I have received information that security forces use violence, intimidation, and other forms of abuses to silence women across the country. These abuses are made worse by the wider context of gender inequality in the Sudanese society and the legal framework that institutionalizes it. Public morality offenses, including indecent dress, discriminate against women and are limiting their movement and role in public life. Humiliating corporal punishments of lashing violate international human rights norms. More specifically, I call on the Sudanese authorities to put an end to the “Kesha” phenomenon, apractice which appears to be an harassment targeting women in Khartoum for alleged indecent dress or street trading by public order security police.

During my meeting with the Unit on Combating Violence against Women, I was made aware of a series of initiatives undertaken to address violence against women. These include the submission to Parliament of an amendment to the Criminal Act aimed at criminalizing female genital mutilation, and the development of a 5-year national plan (2018-2023) focusing on access to justice for women in Darfur. I would like to see these initiatives transform into concrete steps to address violence against women in the Sudan.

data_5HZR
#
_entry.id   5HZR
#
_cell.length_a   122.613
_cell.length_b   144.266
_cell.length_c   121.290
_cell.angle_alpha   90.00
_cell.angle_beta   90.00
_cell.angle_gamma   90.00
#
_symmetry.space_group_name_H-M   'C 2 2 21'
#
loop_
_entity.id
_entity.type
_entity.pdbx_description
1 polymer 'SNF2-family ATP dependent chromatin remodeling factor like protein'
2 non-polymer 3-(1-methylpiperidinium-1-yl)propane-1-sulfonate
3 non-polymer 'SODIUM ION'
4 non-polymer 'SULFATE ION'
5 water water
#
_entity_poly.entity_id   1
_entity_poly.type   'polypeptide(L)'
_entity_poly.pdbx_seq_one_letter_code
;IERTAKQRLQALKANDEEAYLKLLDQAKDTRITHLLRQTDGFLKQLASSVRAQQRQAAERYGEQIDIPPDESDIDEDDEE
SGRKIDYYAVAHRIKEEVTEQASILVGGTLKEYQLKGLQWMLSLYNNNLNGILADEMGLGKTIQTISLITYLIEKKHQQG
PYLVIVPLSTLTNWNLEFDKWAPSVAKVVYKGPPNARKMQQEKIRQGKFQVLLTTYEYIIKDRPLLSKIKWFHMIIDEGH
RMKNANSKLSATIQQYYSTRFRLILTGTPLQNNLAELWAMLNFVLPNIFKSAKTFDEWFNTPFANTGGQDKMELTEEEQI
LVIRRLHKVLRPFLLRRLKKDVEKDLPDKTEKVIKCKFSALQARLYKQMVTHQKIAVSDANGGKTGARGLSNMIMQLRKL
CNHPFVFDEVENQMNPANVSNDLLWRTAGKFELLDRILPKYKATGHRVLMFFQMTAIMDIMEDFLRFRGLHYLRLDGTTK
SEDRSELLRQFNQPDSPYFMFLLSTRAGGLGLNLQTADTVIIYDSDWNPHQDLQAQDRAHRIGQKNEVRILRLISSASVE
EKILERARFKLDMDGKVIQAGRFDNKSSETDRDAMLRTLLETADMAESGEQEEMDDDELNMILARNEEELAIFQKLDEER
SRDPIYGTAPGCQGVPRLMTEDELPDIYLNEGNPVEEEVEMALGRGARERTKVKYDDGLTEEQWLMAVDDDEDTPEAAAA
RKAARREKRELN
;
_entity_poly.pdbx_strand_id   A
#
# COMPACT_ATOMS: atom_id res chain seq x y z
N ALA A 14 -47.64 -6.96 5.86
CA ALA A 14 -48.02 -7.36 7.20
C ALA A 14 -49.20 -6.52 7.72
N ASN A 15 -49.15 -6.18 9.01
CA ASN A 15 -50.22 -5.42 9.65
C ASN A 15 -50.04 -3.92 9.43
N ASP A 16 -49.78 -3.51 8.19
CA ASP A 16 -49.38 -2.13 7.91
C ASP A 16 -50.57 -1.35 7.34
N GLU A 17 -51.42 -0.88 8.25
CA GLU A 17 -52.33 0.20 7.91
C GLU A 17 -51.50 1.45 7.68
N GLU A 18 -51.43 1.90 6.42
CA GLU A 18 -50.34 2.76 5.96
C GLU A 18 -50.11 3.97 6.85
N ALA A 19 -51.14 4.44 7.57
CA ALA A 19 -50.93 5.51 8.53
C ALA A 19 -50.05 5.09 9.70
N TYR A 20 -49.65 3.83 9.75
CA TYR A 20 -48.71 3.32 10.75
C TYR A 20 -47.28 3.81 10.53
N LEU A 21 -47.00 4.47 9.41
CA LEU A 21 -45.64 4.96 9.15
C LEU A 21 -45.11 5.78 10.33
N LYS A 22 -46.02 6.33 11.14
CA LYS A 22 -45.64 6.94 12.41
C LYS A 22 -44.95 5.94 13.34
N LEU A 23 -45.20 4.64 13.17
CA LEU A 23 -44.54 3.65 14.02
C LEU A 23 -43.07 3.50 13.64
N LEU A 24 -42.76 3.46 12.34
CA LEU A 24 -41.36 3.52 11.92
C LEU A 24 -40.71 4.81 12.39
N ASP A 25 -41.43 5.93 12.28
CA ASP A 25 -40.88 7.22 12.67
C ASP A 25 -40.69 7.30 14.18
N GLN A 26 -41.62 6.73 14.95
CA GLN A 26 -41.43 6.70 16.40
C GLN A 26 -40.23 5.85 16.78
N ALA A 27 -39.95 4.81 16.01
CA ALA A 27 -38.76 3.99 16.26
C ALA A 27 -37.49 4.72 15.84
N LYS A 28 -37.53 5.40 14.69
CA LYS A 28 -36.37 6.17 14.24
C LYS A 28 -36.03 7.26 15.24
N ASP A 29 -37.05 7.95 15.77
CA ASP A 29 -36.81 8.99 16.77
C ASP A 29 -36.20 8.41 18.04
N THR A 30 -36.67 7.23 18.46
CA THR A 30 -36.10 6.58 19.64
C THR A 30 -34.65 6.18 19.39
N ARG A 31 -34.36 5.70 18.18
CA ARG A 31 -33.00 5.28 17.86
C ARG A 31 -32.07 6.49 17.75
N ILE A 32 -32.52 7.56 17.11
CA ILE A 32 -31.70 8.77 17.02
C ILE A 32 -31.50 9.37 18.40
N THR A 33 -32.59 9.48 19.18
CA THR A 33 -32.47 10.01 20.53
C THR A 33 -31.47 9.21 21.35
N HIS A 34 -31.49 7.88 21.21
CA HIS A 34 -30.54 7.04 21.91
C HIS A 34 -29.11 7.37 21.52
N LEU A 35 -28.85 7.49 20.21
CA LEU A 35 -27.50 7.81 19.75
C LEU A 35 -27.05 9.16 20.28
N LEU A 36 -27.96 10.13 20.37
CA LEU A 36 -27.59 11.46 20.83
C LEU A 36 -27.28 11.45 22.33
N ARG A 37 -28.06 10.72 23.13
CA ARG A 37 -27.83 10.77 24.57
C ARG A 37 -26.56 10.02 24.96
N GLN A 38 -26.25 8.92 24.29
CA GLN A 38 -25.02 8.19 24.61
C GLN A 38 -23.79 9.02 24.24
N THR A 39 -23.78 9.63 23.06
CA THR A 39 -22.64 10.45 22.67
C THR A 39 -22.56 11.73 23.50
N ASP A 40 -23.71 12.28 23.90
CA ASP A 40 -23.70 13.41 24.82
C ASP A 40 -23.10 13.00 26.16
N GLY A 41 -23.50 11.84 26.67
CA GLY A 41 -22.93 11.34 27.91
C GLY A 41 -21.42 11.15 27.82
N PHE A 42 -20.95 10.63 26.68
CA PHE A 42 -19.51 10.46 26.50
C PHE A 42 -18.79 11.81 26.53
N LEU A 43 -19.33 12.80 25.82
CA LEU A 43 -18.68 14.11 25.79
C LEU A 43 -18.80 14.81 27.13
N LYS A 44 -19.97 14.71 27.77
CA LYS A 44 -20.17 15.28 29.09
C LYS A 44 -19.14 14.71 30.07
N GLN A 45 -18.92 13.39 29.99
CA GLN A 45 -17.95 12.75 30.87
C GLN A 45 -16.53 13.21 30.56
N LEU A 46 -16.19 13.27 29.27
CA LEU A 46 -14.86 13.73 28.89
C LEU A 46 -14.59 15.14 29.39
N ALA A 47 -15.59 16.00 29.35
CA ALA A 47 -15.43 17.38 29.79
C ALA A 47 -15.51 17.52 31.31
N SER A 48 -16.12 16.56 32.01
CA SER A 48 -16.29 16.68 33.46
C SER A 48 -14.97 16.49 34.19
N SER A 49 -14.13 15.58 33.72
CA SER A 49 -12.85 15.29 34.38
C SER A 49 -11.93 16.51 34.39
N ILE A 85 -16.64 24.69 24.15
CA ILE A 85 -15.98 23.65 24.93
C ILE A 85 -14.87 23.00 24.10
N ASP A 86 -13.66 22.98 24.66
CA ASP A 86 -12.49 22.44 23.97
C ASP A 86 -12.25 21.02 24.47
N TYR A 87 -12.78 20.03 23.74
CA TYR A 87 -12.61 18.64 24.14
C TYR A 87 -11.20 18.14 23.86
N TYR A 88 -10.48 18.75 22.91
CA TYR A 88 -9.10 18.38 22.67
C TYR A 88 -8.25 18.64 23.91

I visited Darfur where I met with State authorities, UNAMID and civil society actors. I was informed of a significant decline in military clashes in the region. I commend the Government for having taken positive steps towards improving the security situation. I also commend efforts of State authorities to address community level conflicts and foster social cohesion by drawing diverse communities together through processes of dialogue and consultations. However, I have to note that the root causes of the conflict are still largely unaddressed. In addition, land occupation and violence targeting IDPs, including sexual violence against displaced girls and women, continue to hinder their return to their areas of origin.

I call on the Government to put in place a coordinated response to the issue of IDPs. Such a response should include an important rule of law dimension to ensure accountability for various human rights violations committed against IDPs in Darfur. Impunity for human rights violations continues to send the wrong message to victims, perpetrators, and wider public. I have received assurances from the Acting State Chief Justice and the Special Prosecutor for Darfur Crimes that steps are being taken to address the issue.